The catalytically-active metal(s) may be, for example, a Group VIII metal such as platinum, or tin or germanium as described in U.S. Pat. No. 4,104,320, or a combination of platinum and rhenium as described in GB-A-2004764 or BE-A-888365. In the latter case, the catalyst may for appropriate circumstances also incorporate halogen as described in U.S. Pat. No. 4,165,276, silver as described in U.S. Pat. No. 4,295,959 and U.S. Pat. No. 4,206,040, cadmium as described in U.S. Pat. No. 4,295,960 and U.S. Pat. No. 4,231,897 or sulphur as described in GB-A-1600927.
A particularly advantageous catalyst composition incorporates from 0.1 to 6.0 wt. %, (based on the total weight of the composition), preferably from 0.1 to 1.5 wt. % platinum or palladium, since this gives excellent results in aromatisation. From 0.4 to 1.2 wt. % platinum is particularly preferred. Accordingly the invention provides a catalyst comprising the zeolite and a catalytically-active metal.
It may also be useful to incorporate into the catalyst of the invention one or more materials substantially inert under the conditions in which the catalyst is to be employed to act as a binder. Such binders may also act to improve the resistance of the catalyst to temperature, pressure and attrition.
The zeolite L of the invention may be used in a process for the conversion of a hydrocarbon feed in which the feed is contacted with a catalyst as described above under appropriate conditions to bring about the desired conversion. They may, for example, be useful in reactions involving aromatisation and/or dehydrocyclisation and/or isomerisation and/or dehydrogenation reaction. They are particularly useful in a process for the dehydrocyclisation and/or isomerisation of aliphatic hydrocarbons in which the hydrocarbons are contacted at a temperature of from 370° to 600° C., preferably 430° to 550° C., with a catalyst comprising zeolite L of the invention, preferably having at least 90% of the cations as potassium ions, and preferably incorporating at least one Group VIII metal having dehydrogenating activity, so as to convert at least part of the aliphatic hydrocarbons into aromatic hydrocarbons.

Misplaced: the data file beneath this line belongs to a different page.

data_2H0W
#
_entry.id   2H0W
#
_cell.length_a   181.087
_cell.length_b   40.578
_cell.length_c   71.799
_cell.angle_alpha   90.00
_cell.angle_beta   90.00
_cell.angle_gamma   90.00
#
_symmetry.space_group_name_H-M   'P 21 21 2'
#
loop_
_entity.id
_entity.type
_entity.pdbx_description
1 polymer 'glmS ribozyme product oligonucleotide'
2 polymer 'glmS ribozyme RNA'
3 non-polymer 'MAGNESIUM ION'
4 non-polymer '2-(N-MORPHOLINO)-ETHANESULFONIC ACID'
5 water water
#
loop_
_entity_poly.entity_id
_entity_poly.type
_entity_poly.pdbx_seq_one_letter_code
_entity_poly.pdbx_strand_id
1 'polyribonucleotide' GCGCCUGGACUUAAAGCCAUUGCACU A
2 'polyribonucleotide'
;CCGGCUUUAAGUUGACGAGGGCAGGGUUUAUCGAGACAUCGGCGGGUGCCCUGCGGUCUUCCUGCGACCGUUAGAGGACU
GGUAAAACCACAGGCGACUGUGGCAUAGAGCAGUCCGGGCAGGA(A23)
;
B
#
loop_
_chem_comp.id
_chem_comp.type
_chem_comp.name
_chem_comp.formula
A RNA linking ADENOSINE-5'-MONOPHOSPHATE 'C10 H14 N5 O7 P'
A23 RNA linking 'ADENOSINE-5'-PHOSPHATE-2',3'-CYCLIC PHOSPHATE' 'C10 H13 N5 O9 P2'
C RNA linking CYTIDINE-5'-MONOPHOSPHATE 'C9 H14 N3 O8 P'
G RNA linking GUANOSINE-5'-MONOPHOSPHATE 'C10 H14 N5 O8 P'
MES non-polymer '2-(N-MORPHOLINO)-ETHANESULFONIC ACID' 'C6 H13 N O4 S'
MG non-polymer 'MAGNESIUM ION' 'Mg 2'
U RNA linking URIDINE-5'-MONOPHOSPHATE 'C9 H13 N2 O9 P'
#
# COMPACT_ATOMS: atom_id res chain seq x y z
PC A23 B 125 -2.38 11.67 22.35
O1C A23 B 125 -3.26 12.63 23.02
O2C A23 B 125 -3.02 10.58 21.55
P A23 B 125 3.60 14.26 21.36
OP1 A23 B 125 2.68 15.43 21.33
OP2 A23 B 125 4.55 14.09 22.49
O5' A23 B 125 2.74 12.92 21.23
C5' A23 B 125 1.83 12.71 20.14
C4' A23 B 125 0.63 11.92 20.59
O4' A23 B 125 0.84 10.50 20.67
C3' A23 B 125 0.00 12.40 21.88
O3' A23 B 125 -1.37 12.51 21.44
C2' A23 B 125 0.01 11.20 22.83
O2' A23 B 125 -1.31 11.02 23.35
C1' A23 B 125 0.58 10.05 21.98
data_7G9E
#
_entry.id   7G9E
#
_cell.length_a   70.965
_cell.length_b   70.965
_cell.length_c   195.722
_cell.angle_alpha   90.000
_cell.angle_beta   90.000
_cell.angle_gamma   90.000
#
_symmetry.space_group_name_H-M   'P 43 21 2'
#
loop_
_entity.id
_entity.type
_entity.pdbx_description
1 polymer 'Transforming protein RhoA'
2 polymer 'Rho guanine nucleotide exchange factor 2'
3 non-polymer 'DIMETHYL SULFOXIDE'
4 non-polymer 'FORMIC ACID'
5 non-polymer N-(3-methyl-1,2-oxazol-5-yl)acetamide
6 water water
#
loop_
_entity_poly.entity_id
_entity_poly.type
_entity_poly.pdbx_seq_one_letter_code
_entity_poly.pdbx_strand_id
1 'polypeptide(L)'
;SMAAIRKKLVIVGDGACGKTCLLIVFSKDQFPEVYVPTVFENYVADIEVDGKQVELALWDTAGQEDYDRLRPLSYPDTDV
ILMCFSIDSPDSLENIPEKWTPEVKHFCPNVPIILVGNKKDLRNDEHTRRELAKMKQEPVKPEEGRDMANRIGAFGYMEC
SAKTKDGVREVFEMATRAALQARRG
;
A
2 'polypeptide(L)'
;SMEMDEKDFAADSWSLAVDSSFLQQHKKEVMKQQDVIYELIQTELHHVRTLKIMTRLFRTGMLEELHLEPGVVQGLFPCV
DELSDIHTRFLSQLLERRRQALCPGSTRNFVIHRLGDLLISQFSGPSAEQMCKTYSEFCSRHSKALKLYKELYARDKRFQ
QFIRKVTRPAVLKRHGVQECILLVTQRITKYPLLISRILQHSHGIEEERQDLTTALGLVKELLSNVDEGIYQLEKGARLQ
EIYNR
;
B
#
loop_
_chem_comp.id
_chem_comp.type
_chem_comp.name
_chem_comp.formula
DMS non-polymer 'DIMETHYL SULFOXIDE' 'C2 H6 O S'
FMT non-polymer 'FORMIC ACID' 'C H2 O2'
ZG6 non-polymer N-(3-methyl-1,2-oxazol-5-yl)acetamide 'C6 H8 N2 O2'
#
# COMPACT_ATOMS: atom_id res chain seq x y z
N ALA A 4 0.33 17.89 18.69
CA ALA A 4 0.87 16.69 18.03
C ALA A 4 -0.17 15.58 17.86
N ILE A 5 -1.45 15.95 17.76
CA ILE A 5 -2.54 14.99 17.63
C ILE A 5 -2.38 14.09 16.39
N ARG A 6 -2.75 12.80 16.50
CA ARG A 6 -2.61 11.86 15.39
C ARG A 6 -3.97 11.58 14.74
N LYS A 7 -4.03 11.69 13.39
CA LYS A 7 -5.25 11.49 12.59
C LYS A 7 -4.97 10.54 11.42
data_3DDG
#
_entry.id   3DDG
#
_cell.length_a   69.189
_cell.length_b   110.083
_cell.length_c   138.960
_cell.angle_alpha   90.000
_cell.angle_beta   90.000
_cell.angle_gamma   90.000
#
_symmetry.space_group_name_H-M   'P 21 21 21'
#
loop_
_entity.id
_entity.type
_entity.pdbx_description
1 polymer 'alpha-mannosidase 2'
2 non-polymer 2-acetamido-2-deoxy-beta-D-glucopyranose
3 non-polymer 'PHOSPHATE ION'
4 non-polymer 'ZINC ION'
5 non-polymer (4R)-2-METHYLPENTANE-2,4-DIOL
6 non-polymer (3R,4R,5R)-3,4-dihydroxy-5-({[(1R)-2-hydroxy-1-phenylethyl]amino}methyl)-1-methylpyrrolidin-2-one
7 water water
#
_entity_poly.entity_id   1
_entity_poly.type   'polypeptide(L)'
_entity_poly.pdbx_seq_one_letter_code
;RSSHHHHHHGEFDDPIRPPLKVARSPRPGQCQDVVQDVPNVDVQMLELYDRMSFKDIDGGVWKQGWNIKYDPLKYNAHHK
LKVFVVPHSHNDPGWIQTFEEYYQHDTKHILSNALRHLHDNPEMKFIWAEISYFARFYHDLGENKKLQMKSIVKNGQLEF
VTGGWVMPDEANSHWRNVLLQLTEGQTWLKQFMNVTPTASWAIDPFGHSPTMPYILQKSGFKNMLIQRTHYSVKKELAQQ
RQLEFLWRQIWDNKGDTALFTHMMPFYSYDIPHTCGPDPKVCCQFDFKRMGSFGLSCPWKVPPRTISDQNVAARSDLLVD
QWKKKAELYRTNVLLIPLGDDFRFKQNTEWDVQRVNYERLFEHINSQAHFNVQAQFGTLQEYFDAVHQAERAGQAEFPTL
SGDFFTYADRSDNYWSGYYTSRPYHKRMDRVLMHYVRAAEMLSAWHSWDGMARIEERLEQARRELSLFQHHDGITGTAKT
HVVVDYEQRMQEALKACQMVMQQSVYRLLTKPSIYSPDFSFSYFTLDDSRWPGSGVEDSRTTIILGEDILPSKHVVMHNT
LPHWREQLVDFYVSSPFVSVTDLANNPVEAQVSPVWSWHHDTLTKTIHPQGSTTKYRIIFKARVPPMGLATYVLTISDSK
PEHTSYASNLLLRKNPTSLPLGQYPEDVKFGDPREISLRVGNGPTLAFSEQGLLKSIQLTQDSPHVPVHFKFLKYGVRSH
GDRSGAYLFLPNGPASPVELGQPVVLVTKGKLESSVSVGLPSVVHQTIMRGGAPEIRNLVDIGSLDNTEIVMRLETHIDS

The aliphatic hydrocarbons may be straight or branched chain acyclic hydrocarbons, and particularly paraffins such as hexane, although mixtures of hydrocarbons may also be used such as paraffin fractions containing a range of alkanes possibly with minor amounts of other hydrocarbons. Cycloaliphatic hydrocarbon such as methylcyclopentane may also be used. In a preferred embodiment the feed to a process for preparing aromatic hydrocarbons and particularly benzene comprises hexanes. The temperature of the catalytic reaction may be from 370° to 600° C., preferably 430° to 550° C. and preferably pressures in excess of atmospheric are used, for example up to 2000 KPa, more preferably 500 to 1000 KPa. Hydrogen is employed in the formation of aromatic hydrocarbons preferably with a hydrogen to feed ratio of less than 10.
The process is preferably otherwise carried out in the manner described in U.S. Pat. No. 4,104,320, BE-A-888365, EP-A-0040119, EP-A-0142351, EP-A-0145289 or EP-A-0142352.
The invention is now described with reference to the following Examples.
A synthesis mixture with a molar composition of:
2.20 K2 0/0.36 Cs2 O/Al2 O3 /10 SiO2 /161 H2 O
and containing 9 wt ppm of Mg2+ was prepared as follows:
Solution A: Potassium--Caesium Aluminate solution: (weight of reactants in grams)
______________________________________KOH pellets (87.3% purity) 28.26CsOH.H2 O powder (laboratory grade purity) 12.00Al(OH)3 powder (purity 98.6%) 15.80H2 O 75.12______________________________________
Solution B: Silicate solution containing Mg2+ :
______________________________________Ludox Hs-40 (SiO2) 150.26Mg(NO3)2 - stock solution 75.05H2 O 40.00______________________________________